Maths

The three main aims of the National Curriculum (2014) for mathematics are:

  • become fluent in the fundamentals of mathematics, including through varied and frequent practice with increasingly complex problems over time, so that pupils develop conceptual understanding and the ability to recall and apply knowledge rapidly and accurately
  • reason mathematically by following a line of enquiry, conjecturing relationships and generalisations, and developing an argument, justification or proof using mathematical language
  • can solve problems by applying their mathematics to a variety of routine and non-routine problems with increasing sophistication, including breaking down problems into a series of simpler steps and persevering in seeking solutions

Key Curriculum Drivers

Mathematics supports our wider curriculum vision through our key drivers in the following ways:

Curriculum DriversHow Mathematics supports this driver
To know about the WorldChildren will find out how Maths is used in the real world and in real life situations
High levels of oracyChildren will use precise and accurate language. They will use ‘sentence stems’ to help capture, connect and apply important mathematical ideas.
To encourage critical thinkingChildren will explore and reason in maths. They will reflect on what they are doing during problem solving activities, asking questions such as:
What am I doing?
Why am I doing this?
How does it help me?
To have ambitionChildren will be encouraged to be independent learners, having self-drive to be ambitious and by being part of progressing and challenging themselves and not being afraid of taking risks.


Key Concepts

Our Mathematics curriculum is based around these key concepts that will support children's development in the subject area, aiming towards our vision.

Key ConceptI am a mathematician because...
Fluency… I am fluent at basic maths skills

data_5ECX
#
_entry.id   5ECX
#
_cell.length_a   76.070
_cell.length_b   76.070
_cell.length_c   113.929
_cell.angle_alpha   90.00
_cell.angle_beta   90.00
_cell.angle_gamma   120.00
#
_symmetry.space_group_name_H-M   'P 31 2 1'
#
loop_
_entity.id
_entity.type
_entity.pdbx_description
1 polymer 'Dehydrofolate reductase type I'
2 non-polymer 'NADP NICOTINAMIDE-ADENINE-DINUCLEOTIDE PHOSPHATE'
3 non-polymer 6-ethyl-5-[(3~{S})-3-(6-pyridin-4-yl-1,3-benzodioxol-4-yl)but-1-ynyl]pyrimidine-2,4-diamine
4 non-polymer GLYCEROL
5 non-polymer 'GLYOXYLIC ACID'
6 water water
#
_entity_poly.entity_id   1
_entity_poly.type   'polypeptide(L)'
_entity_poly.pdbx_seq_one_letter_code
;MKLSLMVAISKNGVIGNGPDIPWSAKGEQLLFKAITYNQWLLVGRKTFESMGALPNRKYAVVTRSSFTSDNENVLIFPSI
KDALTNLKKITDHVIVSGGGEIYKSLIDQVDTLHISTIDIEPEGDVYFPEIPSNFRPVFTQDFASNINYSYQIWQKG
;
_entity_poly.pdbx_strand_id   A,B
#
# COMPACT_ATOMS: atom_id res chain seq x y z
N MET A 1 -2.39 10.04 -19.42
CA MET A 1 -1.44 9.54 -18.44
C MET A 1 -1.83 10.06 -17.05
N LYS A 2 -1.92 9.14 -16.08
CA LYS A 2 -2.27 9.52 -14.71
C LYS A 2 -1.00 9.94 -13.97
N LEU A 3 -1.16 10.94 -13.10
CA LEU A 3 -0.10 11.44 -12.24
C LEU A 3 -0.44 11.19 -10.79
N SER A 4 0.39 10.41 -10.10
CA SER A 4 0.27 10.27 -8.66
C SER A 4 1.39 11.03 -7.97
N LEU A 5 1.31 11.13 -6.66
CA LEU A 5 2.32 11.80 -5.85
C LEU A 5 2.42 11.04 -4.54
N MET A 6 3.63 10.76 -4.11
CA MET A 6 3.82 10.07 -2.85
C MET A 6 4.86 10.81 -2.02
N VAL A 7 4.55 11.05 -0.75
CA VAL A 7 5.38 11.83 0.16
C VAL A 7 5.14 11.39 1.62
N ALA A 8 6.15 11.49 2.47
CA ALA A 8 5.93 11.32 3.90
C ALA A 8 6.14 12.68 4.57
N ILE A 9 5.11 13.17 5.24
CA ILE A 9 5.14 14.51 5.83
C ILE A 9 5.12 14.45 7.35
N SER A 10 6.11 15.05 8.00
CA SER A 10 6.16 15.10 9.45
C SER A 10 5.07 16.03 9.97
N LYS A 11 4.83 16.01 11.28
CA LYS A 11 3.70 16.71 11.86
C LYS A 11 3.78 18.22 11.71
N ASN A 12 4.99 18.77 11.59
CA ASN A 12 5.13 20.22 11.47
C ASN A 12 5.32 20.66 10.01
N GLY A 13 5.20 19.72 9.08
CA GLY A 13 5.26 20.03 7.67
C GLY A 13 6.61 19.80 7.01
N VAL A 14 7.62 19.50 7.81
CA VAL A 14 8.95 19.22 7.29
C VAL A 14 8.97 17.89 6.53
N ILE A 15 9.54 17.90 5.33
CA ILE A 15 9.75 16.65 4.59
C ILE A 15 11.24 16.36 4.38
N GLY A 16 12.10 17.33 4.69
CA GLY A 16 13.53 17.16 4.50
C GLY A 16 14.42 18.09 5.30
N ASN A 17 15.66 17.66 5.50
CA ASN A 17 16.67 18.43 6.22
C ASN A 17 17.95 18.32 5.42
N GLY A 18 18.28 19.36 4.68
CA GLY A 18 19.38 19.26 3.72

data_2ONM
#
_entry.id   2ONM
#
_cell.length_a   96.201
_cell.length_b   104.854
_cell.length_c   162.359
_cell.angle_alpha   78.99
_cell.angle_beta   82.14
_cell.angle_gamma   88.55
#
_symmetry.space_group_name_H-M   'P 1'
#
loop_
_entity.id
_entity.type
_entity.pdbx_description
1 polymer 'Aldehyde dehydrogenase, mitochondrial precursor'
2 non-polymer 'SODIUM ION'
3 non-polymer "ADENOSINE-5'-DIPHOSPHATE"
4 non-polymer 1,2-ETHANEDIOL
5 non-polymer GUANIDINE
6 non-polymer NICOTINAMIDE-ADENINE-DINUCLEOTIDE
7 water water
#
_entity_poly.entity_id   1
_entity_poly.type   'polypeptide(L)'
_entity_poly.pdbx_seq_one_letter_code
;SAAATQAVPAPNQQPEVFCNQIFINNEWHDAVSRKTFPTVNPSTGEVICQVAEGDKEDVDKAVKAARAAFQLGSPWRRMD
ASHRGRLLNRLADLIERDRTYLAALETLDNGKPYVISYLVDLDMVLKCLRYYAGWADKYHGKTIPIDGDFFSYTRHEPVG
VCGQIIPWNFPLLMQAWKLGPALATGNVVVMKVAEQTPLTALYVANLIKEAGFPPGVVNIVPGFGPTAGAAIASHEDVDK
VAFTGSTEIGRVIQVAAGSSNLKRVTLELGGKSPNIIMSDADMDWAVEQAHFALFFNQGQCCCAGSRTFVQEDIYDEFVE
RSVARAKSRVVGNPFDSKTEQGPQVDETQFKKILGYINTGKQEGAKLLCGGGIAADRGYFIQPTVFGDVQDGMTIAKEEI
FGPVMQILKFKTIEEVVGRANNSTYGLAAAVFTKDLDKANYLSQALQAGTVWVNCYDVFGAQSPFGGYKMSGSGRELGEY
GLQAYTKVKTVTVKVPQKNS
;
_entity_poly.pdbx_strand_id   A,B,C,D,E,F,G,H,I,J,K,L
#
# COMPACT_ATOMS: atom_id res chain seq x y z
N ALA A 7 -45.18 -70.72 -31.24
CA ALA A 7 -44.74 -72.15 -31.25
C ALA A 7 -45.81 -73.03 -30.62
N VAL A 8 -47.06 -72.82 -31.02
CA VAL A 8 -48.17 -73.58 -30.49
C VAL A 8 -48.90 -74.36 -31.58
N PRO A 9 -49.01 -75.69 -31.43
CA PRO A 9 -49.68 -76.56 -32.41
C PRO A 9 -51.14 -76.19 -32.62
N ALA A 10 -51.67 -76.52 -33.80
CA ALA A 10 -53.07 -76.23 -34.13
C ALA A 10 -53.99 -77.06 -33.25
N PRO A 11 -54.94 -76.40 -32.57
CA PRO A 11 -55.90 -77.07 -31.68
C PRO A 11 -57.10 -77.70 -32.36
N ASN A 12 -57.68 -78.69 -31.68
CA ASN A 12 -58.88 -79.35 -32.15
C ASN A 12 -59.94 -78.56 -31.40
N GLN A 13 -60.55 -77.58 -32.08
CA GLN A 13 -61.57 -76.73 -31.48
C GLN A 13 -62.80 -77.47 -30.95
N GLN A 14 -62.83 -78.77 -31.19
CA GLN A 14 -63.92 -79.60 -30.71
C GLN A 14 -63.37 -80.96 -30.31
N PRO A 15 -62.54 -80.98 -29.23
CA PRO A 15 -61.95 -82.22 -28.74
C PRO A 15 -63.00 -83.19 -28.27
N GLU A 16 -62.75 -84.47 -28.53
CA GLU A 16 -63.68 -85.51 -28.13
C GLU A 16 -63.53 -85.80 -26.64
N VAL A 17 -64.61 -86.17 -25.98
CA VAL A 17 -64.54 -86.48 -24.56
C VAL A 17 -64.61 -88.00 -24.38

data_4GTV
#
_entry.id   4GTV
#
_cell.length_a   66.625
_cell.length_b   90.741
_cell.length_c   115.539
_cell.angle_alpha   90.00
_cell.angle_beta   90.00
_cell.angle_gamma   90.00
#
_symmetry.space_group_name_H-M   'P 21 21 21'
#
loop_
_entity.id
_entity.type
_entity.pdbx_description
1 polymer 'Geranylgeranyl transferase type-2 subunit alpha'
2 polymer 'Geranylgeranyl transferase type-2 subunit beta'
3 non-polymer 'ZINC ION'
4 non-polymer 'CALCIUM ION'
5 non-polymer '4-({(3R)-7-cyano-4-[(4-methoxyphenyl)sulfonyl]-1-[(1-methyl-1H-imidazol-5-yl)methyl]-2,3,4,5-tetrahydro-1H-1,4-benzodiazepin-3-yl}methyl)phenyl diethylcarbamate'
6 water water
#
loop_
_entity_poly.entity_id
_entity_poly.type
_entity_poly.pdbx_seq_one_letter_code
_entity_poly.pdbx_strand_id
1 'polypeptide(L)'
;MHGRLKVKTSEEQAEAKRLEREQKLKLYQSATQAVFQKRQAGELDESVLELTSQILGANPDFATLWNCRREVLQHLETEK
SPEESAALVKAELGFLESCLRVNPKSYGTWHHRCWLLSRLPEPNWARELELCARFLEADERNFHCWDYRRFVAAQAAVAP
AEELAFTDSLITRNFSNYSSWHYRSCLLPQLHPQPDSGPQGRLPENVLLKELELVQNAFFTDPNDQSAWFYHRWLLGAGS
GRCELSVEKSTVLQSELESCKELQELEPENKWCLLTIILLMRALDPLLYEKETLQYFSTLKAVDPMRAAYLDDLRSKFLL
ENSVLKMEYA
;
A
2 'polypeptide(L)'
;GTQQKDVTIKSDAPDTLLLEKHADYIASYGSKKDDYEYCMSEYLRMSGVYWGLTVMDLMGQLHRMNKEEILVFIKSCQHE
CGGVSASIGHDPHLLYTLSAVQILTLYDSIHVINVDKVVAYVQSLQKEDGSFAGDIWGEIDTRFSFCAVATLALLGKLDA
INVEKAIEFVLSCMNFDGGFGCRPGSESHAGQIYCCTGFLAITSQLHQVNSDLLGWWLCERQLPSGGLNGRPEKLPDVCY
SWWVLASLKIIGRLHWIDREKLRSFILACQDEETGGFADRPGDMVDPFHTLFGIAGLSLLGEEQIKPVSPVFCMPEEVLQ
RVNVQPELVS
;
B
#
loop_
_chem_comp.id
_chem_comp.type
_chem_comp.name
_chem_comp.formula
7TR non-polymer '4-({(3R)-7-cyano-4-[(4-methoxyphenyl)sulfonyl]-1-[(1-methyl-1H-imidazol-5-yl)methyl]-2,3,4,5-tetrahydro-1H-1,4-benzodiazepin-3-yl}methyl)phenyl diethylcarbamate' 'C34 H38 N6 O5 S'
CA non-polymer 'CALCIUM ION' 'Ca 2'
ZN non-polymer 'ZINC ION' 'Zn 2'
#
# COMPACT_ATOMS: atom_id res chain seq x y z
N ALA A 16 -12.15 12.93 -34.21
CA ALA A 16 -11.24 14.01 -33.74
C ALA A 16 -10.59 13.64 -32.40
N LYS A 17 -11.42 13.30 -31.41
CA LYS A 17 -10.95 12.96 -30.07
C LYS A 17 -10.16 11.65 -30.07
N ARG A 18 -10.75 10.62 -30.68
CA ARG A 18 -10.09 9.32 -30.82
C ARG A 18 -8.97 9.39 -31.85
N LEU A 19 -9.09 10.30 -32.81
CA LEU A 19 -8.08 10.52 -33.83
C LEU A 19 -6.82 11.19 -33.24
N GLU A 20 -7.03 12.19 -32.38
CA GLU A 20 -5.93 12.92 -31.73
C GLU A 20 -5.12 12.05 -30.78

Problem solving…. I can use my basic maths skills to solve problems
Cause and consequence reasoning…. I use mathematical language to explain patterns, relationships and why things happen


How is our Mathematics curriculum structured?

At Henry Chichele, we believe in and follow a mastery approach to implementing our mathematics curriculum. This enables children to spend longer on a particular concept in order to secure their understanding before moving on.

The structure of the maths curriculum in each year group can be found below. These documents show the long term plan for the year and give the name of the unit being studied in each week of the term. These may be slightly adapted according to the need of the children in each year group or class.

Year 1 Overview

Year 2 Overview

Year 3 Overview

Year 4 Overview

Year 5 Overview

Year 6 Overview


What is covered within the units in each year group?

The documents below show the content of each unit in more detail by showing the small steps that are built up over the time the unit is taught.

Autumn 

Year 1 Autumn Small Steps

Year 2 Autumn Small Steps

Year 3 Autumn Small Steps

Year 4 Autumn Small Steps

Year 5 Autumn Small Steps

Year 6 Autumn Small Steps

*Spring and Summer small step progression maps will be added later in the academic year 22-23.


What does progression look like within the curriculum through the year groups?

Each area of the mathematics curriculum has clear progression that is built on year on year in order for the children to build their conceptual knowledge in each area. See the file below for further detail on the progression within each strand of the curriculum.

Maths Progression Map